At the same time, the capital and financial account balance switched to a large surplus in February, moved into a deficit in March and is likely to return to large surpluses in April-May thanks to a number of successful Eurobond placements and privatization of the fixed-line telecommunication monopoly, Ukrtelcom. 

 As the capital and financial account balance heavily depends on foreign investors’ willingness to roll-over Ukraine’s high external debt financing needs, continued co-operation with the IMF remains crucial for Ukraine. At the same time, weaker policy implementation by Ukrainian authorities makes the disbursement of the next IMF tranche highly uncertain. This uncertainty, coupled with the NBU plans to liberalize foreign currency transactions on the interbank market, may lead to higher Hryvnia foreign exchange volatility in the coming periods.

 During March-April, the Ukrainian authorities revealed plans to facilitate introduction of agricultural reform at the beginning of 2012. It is widely recognized that restrictions on land ownership undermine agricultural development. 

 However, the absence of agreement between policy-makers on key issues (land ownership by foreigners, delimitation of land parcels and ensuring their accessibility, timing of the reform – how much land will be allowed to trade during the first year of reform implementation, etc.) as well as a number of shortcomings in the drafted reform legislation raise concerns that hasty reform implementation may destabilize the sector and increase social tensions.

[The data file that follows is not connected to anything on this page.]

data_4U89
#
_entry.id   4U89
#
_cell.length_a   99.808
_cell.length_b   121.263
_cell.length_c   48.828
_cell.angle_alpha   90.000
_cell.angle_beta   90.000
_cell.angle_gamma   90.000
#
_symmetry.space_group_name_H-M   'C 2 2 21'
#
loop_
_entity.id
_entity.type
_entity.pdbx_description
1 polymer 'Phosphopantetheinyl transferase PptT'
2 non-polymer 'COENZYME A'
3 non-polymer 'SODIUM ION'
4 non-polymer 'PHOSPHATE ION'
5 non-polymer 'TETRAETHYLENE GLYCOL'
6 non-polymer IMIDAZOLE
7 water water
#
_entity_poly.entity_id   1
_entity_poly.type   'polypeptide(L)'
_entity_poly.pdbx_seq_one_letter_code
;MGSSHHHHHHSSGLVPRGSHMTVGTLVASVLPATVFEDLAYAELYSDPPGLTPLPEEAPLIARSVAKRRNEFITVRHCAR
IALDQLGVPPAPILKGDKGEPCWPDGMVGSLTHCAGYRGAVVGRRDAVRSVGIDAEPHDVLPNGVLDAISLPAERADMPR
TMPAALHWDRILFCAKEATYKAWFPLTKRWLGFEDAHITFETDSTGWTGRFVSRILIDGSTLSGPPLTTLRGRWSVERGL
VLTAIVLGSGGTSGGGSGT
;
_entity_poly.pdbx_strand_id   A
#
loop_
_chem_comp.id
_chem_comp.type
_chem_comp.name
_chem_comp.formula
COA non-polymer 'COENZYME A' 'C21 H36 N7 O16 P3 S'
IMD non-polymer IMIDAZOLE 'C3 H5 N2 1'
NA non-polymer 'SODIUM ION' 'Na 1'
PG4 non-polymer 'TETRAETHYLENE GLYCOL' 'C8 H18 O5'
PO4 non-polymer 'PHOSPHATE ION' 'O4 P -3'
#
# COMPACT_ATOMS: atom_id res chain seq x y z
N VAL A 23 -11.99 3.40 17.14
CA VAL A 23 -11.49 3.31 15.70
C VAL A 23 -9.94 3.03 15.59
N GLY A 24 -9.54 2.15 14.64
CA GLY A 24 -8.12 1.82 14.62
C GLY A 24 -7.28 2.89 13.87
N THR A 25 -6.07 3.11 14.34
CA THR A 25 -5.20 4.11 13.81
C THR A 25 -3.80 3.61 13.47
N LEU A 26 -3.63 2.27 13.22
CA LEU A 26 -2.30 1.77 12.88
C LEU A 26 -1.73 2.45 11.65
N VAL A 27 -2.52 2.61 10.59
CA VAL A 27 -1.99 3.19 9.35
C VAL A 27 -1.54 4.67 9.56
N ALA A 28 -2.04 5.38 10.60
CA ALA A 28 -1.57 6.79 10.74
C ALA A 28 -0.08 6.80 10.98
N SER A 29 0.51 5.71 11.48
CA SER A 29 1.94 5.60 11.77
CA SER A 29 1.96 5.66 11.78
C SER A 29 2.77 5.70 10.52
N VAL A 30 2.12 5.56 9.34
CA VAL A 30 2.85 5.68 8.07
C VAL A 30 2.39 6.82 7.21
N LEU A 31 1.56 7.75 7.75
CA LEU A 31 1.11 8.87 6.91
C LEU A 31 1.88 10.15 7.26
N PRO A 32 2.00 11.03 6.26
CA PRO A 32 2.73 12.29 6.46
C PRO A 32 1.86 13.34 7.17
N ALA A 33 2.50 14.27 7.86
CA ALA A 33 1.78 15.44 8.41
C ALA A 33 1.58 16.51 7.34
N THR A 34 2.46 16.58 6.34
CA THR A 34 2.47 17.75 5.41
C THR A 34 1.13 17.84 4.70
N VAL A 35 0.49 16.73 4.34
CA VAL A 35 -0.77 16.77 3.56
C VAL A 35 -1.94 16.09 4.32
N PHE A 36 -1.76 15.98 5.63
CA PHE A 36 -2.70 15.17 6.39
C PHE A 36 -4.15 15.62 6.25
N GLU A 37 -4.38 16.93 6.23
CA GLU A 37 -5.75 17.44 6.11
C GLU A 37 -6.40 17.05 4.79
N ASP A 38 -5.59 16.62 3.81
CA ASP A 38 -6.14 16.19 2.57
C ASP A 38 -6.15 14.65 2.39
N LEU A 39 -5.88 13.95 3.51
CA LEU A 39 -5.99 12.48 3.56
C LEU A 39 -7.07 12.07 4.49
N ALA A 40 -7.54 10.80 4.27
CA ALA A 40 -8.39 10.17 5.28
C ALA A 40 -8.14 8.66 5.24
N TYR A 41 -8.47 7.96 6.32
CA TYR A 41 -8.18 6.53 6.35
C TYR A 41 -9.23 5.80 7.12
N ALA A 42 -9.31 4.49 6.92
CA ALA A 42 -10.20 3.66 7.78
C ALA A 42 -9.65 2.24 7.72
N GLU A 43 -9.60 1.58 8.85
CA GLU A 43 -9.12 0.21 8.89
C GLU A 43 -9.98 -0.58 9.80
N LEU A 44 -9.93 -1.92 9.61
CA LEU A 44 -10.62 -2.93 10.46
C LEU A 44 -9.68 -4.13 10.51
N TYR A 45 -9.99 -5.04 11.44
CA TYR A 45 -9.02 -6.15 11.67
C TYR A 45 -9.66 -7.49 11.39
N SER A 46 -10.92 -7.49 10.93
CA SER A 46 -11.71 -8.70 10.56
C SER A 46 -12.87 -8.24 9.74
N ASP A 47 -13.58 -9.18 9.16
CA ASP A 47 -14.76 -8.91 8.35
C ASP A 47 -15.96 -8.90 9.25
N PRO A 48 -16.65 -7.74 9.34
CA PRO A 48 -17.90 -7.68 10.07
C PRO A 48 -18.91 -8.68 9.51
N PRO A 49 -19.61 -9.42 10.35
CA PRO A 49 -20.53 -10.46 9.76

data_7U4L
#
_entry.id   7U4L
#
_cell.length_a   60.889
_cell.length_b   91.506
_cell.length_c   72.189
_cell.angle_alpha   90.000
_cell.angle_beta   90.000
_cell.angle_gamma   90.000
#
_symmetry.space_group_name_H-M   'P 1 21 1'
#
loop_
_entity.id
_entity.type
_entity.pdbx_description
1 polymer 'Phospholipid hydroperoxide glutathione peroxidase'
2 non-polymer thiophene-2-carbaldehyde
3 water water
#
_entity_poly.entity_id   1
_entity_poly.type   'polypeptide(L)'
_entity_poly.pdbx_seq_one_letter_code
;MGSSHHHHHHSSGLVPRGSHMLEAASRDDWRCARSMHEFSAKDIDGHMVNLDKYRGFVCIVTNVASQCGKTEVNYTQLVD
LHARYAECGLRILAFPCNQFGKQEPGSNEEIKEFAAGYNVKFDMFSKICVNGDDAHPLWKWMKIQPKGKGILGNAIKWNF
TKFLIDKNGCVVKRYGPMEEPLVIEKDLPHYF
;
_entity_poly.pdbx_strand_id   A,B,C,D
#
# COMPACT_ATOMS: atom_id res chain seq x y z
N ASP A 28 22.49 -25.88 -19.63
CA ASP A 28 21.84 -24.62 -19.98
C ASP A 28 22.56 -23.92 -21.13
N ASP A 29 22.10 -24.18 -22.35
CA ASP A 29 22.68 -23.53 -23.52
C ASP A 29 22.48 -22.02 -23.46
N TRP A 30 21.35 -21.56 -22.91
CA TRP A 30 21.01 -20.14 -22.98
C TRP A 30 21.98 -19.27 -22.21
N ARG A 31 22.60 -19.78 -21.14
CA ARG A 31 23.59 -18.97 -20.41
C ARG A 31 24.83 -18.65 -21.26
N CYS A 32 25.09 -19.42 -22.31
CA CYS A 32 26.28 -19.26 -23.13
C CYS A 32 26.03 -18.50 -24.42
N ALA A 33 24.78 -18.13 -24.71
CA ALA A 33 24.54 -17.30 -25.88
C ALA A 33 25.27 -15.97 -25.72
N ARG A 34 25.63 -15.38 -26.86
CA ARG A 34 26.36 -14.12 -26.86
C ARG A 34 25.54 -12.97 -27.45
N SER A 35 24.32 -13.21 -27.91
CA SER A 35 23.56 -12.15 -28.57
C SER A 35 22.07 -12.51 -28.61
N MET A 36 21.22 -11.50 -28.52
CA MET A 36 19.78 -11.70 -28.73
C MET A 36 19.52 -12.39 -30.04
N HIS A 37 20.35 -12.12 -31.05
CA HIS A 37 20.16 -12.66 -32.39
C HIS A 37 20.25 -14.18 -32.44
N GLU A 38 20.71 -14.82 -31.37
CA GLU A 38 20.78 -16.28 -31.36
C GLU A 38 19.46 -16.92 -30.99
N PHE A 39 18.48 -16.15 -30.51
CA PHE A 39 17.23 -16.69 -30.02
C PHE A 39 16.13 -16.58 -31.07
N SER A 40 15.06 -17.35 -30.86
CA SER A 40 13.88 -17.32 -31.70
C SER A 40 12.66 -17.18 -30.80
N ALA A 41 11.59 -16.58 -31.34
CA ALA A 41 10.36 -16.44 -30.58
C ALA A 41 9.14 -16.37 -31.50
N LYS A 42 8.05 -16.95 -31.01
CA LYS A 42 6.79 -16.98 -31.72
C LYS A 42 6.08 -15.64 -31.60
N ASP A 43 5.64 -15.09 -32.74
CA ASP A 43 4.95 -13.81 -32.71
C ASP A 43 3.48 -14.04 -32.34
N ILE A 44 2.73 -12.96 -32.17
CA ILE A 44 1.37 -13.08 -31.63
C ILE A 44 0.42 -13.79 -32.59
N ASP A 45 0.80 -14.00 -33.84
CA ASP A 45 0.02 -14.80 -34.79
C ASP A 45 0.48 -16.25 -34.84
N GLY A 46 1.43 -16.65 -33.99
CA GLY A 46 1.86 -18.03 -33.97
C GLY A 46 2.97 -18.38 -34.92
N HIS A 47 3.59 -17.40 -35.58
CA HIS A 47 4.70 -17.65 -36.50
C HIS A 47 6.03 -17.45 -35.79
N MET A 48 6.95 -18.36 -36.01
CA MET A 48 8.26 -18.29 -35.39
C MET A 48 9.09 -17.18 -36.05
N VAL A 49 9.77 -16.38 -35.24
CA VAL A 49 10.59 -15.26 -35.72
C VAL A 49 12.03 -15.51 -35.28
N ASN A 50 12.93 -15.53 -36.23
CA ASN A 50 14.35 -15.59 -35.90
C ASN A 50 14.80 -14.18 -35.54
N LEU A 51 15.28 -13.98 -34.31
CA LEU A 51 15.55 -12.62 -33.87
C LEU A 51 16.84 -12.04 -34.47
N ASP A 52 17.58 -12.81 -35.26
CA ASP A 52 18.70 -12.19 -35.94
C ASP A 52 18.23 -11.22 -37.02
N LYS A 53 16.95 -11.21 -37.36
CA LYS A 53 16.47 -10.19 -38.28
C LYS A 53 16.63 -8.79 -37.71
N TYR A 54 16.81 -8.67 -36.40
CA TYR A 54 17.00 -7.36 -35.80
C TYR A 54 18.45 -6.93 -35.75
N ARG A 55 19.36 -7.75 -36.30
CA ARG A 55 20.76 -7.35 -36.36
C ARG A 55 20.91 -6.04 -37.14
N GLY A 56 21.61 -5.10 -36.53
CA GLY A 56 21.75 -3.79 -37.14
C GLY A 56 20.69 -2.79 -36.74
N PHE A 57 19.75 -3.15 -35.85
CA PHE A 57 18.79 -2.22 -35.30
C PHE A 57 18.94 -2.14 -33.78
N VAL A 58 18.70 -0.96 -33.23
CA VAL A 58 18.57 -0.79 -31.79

In March 2011, Ukraine enjoyed solid economic growth as weaknesses in the industrial sector were compensated for by better performance of domestic trade, construction and non-financial services. Given the remarkable start of the Ukrainian economy in the first two months of the year, real GDP was estimated to grow by more than 5% yoy in the first quarter of 2011.

 Industrial activity slowed in March 2011 as the industrial production index reported an 8% increase in annual terms in the month under review after expanding by 11.5% yoy in the previous month. The deceleration, however, was in line with expectations as the growth in the sector was impacted by less favorable external conditions, strict administrative price controls and a growing statistical base. Thus, price controls on food and gasoline products depressed food processing and oil-refining. Output in those industries was down by 2.8% yoy and 21.5% yoy respectively in March 2011.